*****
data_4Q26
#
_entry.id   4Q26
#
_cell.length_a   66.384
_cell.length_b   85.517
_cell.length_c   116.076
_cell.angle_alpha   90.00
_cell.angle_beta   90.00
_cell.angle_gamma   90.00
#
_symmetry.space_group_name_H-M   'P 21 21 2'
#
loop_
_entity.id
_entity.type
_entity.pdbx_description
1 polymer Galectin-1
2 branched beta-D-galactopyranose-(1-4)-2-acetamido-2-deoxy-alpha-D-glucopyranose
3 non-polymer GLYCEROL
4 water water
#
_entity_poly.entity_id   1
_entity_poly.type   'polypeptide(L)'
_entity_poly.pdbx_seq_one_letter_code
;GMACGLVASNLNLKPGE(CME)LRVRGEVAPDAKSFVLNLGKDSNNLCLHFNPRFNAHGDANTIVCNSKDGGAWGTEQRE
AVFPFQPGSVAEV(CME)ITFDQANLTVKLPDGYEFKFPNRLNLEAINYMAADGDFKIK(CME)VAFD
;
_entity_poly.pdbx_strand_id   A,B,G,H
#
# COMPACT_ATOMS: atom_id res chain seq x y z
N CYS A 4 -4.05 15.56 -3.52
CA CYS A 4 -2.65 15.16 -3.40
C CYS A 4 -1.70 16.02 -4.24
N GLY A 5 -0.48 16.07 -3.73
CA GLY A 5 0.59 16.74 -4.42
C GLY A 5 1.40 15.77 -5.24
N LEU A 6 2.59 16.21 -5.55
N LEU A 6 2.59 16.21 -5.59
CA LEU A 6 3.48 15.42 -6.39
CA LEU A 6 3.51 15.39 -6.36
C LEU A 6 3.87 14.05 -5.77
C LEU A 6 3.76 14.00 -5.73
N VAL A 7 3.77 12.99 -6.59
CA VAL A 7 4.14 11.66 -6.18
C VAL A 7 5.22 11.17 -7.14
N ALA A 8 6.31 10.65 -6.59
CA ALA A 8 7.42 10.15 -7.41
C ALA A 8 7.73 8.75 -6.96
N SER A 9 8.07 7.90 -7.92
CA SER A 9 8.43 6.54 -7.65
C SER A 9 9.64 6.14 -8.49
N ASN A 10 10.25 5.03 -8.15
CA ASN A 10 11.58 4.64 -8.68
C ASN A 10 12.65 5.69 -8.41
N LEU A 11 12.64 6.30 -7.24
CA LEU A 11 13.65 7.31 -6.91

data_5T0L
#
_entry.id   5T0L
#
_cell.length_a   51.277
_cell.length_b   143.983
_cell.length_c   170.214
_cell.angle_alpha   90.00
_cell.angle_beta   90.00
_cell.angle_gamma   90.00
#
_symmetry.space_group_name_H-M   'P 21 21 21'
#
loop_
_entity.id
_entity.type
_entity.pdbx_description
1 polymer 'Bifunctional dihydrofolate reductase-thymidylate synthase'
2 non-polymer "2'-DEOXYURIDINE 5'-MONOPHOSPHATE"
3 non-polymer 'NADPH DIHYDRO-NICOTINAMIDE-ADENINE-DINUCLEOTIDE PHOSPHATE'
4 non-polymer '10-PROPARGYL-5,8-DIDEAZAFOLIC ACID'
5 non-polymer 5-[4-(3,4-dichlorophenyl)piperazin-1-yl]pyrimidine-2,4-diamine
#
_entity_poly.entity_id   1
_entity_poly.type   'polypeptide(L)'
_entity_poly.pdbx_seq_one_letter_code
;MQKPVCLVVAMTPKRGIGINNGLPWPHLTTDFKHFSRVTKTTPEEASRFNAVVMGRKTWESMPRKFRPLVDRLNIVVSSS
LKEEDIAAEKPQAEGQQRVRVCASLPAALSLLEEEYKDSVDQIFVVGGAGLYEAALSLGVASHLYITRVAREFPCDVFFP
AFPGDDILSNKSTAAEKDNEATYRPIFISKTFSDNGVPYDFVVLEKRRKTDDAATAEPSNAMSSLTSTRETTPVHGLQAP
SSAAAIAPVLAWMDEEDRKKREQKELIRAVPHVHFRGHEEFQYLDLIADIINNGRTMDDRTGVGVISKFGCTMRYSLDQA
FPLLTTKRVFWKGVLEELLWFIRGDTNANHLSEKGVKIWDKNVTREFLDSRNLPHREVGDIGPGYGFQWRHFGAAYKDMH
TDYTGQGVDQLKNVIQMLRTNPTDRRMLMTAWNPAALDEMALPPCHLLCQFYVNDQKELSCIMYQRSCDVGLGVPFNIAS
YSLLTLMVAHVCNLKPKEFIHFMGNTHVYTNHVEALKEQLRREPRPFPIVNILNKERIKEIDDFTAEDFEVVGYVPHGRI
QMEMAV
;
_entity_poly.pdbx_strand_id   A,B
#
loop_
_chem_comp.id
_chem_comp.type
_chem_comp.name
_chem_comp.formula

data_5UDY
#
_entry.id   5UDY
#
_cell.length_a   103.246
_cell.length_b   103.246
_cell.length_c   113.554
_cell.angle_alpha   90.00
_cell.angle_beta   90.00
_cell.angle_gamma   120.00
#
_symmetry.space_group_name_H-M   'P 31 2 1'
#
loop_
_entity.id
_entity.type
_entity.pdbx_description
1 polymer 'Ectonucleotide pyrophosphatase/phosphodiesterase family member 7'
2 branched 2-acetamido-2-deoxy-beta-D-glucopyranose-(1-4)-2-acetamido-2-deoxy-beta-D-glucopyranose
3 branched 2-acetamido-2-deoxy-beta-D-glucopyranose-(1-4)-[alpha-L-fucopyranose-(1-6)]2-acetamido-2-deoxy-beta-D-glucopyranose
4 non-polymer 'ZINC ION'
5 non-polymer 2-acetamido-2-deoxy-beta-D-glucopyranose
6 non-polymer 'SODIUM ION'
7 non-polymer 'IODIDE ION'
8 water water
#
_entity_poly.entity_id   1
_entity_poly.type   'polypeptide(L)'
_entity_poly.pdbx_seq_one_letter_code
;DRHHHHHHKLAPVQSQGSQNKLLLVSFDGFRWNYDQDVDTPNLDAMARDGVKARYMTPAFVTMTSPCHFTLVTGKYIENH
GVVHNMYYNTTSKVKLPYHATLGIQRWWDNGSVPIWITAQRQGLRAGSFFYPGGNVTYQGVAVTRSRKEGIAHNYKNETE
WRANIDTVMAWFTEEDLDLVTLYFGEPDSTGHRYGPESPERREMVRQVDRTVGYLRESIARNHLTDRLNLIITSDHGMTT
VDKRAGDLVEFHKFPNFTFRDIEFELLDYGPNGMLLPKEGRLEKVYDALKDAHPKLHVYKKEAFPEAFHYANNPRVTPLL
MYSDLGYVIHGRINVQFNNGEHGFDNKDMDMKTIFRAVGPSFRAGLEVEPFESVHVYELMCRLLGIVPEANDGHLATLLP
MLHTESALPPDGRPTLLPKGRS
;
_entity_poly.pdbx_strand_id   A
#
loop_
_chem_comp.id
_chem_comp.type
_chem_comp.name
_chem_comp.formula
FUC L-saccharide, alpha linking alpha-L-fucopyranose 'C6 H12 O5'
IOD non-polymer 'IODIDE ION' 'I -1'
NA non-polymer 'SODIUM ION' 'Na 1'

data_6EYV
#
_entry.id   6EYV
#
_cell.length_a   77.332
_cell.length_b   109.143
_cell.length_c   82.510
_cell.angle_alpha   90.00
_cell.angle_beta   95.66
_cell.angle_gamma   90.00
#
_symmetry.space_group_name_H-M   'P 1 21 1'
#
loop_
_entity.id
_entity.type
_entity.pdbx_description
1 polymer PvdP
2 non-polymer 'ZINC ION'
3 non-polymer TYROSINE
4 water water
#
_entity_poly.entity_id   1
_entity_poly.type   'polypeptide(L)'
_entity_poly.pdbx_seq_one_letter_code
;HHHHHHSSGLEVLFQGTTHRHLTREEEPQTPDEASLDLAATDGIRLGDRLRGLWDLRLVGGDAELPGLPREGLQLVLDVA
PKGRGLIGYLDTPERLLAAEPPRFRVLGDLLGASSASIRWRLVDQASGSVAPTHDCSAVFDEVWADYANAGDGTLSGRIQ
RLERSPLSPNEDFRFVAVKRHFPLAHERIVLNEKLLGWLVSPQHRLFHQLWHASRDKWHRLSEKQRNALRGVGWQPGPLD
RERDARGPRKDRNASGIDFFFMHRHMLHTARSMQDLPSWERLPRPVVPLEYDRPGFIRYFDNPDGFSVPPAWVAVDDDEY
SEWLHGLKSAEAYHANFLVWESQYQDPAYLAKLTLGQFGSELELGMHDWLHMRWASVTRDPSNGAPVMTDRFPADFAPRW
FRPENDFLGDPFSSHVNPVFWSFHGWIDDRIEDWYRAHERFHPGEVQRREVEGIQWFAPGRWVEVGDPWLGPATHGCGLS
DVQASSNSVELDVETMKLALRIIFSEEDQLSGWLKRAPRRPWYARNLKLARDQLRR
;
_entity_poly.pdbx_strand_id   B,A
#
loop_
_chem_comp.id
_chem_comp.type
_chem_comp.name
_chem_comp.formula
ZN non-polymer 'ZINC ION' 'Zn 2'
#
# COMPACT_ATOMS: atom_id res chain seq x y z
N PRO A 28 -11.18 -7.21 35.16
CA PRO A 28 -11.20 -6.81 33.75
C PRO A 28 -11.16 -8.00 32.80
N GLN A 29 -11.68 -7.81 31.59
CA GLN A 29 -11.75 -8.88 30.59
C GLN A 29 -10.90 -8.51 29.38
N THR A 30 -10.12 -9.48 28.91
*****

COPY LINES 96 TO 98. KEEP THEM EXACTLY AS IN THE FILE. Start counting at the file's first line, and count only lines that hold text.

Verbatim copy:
_chem_comp.id
_chem_comp.type
_chem_comp.name